Dengvaxia Scare Causes Measles Outbreaks in PH

Apr 1, 2019 | News, Philippines

    South East Asia Desk

Is PH’s measles death toll rising from antivax misinformation?

What started out as a largely political rhetoric against the Aquino administration in the Philippines has led to a nationwide outbreak of measles, several years after President Rodrigo Duterte took his seat at the Palace. The Department of Health in 2017 suspended the use of Sanofi-Pasteur’s Dengvaxia vaccine, after the manufacturer cited possible higher risks of complications if the vaccine was applied to individuals who have not had been infected with the tropical disease dengue hemorrhagic virus.

The vaccine scare, which seems to be taking off everywhere, and not just in the Philippines has been correlated with the sharp increase in measles infections in the country. As of February this year, 203 have been recorded dead by measles infection, with many more cases springing up in different cities.

The cause? Non-vaccination of mostly children, as more and more parents become fearful of all types of vaccines, and not just the controversial dengue vaccine, Dengvaxia. More than 12,000 people have been infected nationwide, the highest record so far in many, many years as measles is regularly given to children younger than two.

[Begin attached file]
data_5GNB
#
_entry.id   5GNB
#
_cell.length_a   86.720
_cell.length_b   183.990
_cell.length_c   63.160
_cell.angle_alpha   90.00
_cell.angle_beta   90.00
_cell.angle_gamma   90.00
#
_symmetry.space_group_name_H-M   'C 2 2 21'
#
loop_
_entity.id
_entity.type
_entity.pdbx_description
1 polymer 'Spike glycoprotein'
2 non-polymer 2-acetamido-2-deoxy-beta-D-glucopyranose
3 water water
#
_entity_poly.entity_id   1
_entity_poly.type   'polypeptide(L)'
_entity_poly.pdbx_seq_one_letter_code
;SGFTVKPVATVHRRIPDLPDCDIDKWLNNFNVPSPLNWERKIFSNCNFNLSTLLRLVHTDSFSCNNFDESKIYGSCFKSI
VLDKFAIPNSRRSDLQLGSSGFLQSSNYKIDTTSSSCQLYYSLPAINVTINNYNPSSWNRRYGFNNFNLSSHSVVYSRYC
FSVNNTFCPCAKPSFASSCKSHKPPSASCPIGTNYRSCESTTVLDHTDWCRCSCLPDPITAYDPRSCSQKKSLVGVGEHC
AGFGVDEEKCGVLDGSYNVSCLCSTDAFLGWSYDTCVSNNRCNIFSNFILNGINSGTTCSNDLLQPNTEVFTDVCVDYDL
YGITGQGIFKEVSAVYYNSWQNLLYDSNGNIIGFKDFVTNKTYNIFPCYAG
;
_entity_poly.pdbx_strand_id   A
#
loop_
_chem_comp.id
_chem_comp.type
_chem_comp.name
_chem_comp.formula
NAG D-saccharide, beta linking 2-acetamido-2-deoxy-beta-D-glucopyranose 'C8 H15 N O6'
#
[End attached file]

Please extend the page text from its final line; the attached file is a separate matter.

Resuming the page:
According to the UN, 63% of the infected have not been vaccinated prior to infection, which led to more aggressive symptoms and ultimately, a worse time for patients. While vaccination rates have been declining through the years, the Dengvaxia scare is seen as one of the pivotal reasons why parents are not exerting sufficient effort to have their children vaccinated.

The growing anti-vaccine movement, which is strongest on Philippine social media, is causing further problems, warned the UN. Measles can be transmitted easily through droplet and direct contact with infected patients. Among the more alarming symptoms of the disease include pneumonia, encephalitis, blindness, and in cases where the symptoms have become too severe, death.

The weak, elderly, and young are especially vulnerable to measles, which is why doctors continue their appeal to parents to have their children vaccinated. Measles vaccines are available in barangay health centers throughout the Philippines, as well as public health institutions and private clinics. The availability of the vaccine is high, which means there is no reason for children not to be vaccinated any time soon.

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